Joan of Arc, The Circus and Life Lessons from Miss Jean Brodie

I think it’s part of the human experience to find art in any of it’s forms captivating. We yearn to visualize our emotions. We want to SEE what we FEEL, what others feel. Sometimes, when we’re lucky, oil on canvas, thread woven in tapestry, or a chiseled block of marble help us to connect with parts of ourselves previously unknown.

In her novel The Prime of Miss Jean Brodie, Muriel Spark wrote about the idea that “education is a leading out of what is already there in the pupil’s soul.” I thought about this concept today. Art (literature AS WELL as paintings, etc.) is the most potent vessel for this education.

I’ll be honest: I know nothing about art. Before coming to Paris, Degas, Gauguin, and Seurat were history-book names long ago learned and forgotten. Faint whispered images of ballerinas and parks the only ambiguous attachment to them.
I still know nothing. Sometimes a friend will tell me a brief history or a plaque will tell me intended symbolism, but mostly I wander the halls of any given museum with a sense of undirected awe. I look at every style and decide what I like based on what appeals to me visually and emotionally. I don’t know what is “supposed” to be “good.” I don’t care. I like Rembrandt and Van Gogh. I meander through the sculpture exhibits and the furniture exhibits. Art Nouveau, Neo-impressionism, Realism, and Modernism are all evocative to me.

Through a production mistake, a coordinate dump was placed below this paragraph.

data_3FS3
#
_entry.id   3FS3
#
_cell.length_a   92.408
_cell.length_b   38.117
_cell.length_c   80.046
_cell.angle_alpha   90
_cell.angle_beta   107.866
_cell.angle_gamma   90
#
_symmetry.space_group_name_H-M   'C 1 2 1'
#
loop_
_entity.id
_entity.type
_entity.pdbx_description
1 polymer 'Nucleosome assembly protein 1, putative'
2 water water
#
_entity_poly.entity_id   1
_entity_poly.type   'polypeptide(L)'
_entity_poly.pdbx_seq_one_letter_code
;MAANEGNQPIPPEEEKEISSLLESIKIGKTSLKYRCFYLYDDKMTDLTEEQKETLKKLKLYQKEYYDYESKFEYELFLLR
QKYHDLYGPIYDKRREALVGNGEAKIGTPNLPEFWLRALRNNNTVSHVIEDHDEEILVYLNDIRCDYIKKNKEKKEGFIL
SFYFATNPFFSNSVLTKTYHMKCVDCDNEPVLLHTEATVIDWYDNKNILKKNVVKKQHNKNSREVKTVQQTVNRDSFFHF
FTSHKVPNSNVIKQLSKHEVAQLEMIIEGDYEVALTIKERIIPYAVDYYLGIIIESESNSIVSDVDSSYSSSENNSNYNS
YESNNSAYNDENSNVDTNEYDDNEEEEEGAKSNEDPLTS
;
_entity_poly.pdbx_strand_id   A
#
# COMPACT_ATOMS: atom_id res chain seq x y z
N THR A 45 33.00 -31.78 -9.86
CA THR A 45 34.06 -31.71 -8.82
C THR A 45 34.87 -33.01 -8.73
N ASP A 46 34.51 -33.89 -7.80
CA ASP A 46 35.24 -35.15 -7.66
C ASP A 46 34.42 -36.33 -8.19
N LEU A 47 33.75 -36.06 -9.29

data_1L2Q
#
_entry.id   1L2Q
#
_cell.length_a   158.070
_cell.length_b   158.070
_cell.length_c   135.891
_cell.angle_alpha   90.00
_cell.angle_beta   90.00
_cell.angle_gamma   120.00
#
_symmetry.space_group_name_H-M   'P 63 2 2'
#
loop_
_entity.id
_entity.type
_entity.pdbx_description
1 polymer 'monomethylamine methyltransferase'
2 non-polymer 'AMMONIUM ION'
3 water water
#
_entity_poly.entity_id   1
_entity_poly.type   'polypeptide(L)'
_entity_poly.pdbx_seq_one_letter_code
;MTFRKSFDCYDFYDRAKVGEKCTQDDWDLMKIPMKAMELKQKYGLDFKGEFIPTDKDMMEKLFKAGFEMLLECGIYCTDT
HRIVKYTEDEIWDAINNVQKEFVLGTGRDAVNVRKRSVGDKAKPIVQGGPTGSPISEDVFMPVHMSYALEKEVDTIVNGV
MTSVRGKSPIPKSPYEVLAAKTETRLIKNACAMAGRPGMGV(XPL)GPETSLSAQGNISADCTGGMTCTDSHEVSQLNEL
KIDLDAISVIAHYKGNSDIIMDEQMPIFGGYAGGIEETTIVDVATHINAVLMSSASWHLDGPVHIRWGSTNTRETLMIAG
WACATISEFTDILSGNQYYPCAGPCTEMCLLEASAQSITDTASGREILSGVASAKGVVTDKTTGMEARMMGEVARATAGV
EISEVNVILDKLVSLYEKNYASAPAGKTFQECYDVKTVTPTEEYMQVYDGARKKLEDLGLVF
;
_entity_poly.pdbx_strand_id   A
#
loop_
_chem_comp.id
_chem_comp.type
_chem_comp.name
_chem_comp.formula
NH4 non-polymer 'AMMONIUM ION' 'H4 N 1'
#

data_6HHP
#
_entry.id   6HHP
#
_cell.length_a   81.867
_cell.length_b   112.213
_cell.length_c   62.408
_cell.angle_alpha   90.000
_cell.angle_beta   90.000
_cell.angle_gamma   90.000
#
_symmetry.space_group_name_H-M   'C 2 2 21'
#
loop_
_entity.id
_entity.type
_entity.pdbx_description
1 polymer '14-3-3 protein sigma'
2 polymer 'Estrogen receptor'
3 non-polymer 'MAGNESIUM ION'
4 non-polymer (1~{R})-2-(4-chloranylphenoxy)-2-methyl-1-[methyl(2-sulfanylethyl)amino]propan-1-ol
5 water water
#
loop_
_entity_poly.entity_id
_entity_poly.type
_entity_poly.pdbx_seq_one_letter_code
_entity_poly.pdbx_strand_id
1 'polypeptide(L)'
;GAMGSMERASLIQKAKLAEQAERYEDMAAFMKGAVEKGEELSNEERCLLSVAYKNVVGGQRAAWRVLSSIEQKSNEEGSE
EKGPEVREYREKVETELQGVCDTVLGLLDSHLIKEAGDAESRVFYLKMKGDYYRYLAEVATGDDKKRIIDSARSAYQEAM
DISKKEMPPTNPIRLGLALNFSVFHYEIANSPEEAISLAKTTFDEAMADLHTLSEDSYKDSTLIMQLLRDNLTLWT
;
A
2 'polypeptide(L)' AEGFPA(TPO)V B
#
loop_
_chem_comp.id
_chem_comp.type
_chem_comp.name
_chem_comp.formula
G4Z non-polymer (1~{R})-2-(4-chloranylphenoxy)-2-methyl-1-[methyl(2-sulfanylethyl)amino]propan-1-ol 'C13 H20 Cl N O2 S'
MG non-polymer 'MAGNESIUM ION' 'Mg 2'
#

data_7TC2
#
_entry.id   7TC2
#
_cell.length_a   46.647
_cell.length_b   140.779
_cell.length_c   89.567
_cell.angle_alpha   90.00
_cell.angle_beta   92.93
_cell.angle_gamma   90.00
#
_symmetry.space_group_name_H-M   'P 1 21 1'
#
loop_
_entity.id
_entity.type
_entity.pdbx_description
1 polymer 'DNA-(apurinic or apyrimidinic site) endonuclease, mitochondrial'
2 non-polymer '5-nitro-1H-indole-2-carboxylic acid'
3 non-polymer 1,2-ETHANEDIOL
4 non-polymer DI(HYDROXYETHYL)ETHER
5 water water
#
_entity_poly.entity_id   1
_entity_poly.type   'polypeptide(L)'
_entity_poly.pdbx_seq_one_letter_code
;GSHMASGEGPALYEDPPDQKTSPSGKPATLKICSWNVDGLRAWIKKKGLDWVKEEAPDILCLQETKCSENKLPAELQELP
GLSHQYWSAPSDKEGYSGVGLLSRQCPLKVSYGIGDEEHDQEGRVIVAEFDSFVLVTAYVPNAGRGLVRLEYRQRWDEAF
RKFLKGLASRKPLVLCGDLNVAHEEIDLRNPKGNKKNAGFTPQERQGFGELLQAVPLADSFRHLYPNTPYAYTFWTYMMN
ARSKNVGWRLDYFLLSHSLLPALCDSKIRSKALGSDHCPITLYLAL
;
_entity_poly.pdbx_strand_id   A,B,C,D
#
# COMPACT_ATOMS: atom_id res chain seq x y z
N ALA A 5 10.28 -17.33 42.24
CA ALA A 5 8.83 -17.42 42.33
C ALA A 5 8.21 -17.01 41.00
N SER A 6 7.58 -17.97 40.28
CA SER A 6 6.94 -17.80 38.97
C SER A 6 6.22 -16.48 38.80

Today I was at Musée d’Orsay (the second time this week, alone) and half-way through my trip I got over myself and pulled out my notebook and pencil. I haphazardly and sometimes illegibly jotted down the names of obscure and well-known artists alike and some of the works which I found intriguing. Today I found myself gravitating toward the neo-impressionists and post-impressionists so for the most part those are the paintings I will post. There are also a few sculptures!

Le Jardin du Paradis, Constant Montald

Le Passeur, Édouard Vuillard

Jeanne d’Arc, Frémiet
I saw a plaster cast of this at d’Orsay but there is a gilded bronze original in Place des Pyramides in Paris. There are also replicas in Philadelphia, Oregon, and Melbourne.

Les Mille et Une Nuits, Vittorio Zecchin

Tanagra, Jean-Léon Gérôme

Tanagra, Jean-Léon Gérôme

La Toilette, Pierre Bonnard

Ernest Barrias, La Nature se dévoilant à la Science
(Nature Unveiling Herself Before Science)

Le Cirque, Georges Seurat 1891